OPINION – One of the greatest perks of my work is found in the company I keep. This isn’t to brag or to imply that my workplace is better than yours. It’s simply an acknowledgement that I’m blessed to encounter a number of genuinely insightful, freedom-minded people along the way.
One of those individuals is a young law student named Nole who works as our office manager.
As we were preparing to celebrate Independence Day last week, Nole shared with me some illuminating excerpts from “The Narrative of the Life of Frederick Douglass, An American Slave.”
As a former slave, Douglass had a number of piercing observations regarding what holidays were really about. They definitely made me take a deeper look at how we celebrate holidays and what we might learn from his wisdom.
Douglass wrote of how the days between Christmas and New Years were considered as holidays and the slaves were excused from their labors, except to feed and care for livestock. They were allowed to use or abuse their time, according to the grace of their masters, as they saw fit.
He wrote of how the biggest part of that time was spent in games and merriments such as playing ball, running foot-races, wrestling, fiddling, dancing and drinking whisky. Interestingly, a slave who chose to work during the holidays, rather than playing and getting drunk, was seen as an ungrateful disgrace.
Slaves were actively encouraged to have ample whisky to get them through the holidays and the slaveholders would place bets on which slave could drink the most without getting drunk. This way, Douglass wrote, whole multitudes could be induced to drink to excess.
The larger purpose served by allowing slaves to observe these holidays was not based in some noble human gesture on the part of their master. It was there to give them the illusion of having temporary freedom.
Were the slaveholders at once to abandon this practice, I have not the slightest doubt it would lead to an immediate insurrection among the slaves. These holidays serve as conductors, or safety-valves, to carry off the rebellious spirit of enslaved humanity.
The encouragement to engage in excessive drinking and revelry served an even more sinister purpose. It taught them to be disgusted with what was portrayed as freedom.
By encouraging the slaves to abuse the tiny measure of freedom that was afforded them, they embraced their slavery with even greater vigor at the end of their holiday celebration.
Thus, when the slave asks for virtuous freedom, the cunning slaveholder, knowing his ignorance, cheats him with a dose of vicious dissipation, artfully labelled with the name of liberty.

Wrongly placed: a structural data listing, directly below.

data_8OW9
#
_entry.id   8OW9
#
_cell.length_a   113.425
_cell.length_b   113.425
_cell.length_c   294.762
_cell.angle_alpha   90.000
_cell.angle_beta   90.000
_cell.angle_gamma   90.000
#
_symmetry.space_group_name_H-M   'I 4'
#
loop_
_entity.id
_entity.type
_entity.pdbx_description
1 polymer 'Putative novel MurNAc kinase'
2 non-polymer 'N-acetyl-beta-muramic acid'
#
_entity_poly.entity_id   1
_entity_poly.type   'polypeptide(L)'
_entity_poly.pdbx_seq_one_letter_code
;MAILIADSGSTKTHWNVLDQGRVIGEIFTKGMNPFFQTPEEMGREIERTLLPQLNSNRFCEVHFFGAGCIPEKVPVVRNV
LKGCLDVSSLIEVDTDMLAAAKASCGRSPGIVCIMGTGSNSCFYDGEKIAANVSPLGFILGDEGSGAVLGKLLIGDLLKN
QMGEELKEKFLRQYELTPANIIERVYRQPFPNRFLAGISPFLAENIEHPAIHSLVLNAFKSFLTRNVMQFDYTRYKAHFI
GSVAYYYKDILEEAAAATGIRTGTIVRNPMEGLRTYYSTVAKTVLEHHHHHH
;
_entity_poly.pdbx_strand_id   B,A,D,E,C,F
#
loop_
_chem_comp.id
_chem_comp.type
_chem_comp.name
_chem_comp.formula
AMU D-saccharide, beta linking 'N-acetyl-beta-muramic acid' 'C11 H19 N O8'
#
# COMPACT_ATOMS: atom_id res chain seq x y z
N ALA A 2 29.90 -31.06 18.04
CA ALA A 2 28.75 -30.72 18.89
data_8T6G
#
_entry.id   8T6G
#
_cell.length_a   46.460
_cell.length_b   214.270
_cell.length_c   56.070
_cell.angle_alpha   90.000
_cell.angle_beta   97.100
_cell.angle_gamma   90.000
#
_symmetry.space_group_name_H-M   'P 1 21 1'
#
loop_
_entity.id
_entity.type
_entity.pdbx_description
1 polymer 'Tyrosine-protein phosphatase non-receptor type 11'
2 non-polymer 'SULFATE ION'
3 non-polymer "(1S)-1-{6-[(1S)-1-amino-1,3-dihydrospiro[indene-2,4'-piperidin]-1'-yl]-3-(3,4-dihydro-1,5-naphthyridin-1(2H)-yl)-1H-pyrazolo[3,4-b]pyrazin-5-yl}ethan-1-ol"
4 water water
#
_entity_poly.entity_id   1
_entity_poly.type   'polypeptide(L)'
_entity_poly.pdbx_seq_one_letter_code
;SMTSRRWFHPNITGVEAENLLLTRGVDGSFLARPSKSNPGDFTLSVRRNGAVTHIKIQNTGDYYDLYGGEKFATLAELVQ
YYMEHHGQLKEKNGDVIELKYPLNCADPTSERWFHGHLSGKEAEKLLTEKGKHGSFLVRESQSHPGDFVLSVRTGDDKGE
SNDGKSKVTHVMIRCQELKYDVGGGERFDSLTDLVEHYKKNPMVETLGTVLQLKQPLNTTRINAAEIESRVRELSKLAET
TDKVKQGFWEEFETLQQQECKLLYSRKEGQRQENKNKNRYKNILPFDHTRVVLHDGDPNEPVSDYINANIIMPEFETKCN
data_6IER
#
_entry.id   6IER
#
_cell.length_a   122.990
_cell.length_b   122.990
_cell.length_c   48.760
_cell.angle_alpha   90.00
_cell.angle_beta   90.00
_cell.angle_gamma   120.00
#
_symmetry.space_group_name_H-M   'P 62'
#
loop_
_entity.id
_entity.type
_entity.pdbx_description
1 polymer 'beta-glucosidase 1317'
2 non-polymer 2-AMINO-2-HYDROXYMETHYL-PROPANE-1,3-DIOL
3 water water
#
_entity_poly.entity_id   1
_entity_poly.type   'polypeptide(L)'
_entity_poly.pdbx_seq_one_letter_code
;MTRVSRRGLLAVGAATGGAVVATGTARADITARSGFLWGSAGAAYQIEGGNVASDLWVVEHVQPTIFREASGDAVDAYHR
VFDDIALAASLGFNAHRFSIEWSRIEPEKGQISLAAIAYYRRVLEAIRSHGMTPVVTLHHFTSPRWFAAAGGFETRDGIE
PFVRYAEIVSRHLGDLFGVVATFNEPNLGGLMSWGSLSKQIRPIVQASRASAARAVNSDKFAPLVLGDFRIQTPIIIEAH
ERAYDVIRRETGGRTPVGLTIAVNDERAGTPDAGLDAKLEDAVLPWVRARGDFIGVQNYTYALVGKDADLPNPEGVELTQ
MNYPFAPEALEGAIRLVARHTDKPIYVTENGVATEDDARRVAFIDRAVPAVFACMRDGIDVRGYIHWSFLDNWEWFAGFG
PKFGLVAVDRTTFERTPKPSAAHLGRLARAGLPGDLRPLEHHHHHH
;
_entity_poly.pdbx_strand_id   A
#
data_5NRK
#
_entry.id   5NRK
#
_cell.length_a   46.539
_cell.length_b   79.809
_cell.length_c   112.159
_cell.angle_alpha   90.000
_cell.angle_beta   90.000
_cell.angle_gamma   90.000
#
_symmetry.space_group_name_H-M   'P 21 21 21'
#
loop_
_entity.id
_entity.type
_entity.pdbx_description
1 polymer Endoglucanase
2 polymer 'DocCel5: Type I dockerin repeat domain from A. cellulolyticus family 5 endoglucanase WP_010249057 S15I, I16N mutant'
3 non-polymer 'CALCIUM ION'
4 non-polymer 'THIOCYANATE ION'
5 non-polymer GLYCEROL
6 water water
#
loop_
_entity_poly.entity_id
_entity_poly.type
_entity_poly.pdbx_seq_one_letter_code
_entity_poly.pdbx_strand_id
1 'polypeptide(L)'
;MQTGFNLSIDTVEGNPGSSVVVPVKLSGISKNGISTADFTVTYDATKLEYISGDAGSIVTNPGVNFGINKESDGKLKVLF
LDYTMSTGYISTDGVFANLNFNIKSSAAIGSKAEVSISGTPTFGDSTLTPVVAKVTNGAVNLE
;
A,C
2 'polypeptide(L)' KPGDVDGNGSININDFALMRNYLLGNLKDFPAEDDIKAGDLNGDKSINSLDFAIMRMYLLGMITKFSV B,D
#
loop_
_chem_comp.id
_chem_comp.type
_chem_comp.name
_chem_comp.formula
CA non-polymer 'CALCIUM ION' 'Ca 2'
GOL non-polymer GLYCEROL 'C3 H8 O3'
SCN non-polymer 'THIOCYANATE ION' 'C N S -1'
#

So, when the holidays ended, we staggered up from the filth of our wallowing, took a long breath, and marched to the field, — feeling, upon the whole, rather glad to go, from what our master had deceived us into a belief was freedom, back to the arms of slavery.
As I read these excerpts, I couldn’t help but think about the parallels that could be drawn to the way we celebrate holidays in our time.
Granted, we are not in bondage physically—as chattel slaves. However, looking at the way we approach holidays like Independence Day, the case can be made that we have embraced a type of mental slavery instead.
We proudly display the red, white and blue. We barbecue and play and drink to our hearts content. We cheer and turn millions of dollars into noise and smoke via fireworks displays.
And when the holiday is over, we go back to whatever we were doing before with no deeper sense whatsoever of what we just celebrated. Authentic freedom and a sincere appreciation of what it means have taken a backseat to noisy outward displays of excess.
This wasn’t always the case.
John Adams, writing to his wife Abigail, noted that the anniversary of our independence was worthy of celebration by succeeding generations. Note how he envisioned the forms that celebration might take:
It ought to be commemorated, as the Day of Deliverance by solemn Acts of Devotion to God Almighty. It ought to be solemnized with Pomp and Parade, with Shews, Games, Sports, Guns, Bells, Bonfires and Illuminations from one End of this Continent to the other from this Time forward forever more.
The raucous part of liberty, we’re very eager to celebrate. The virtuous part that requires a sense of humility and gratitude, is no longer in fashion.
In many ways, our holidays are becoming little more than the pressure valve Frederick Douglass referred to that kept the slave population safely distracted.
The rebellious, yet moral, stand taken by the founders to secure their freedom was based on principles that are still at stake today. One day, we may have another holiday worth celebrating properly.
Bryan Hyde is an opinion columnist specializing in current events viewed through the lens of common sense. The opinions stated in this article are his and not representative of St. George News.
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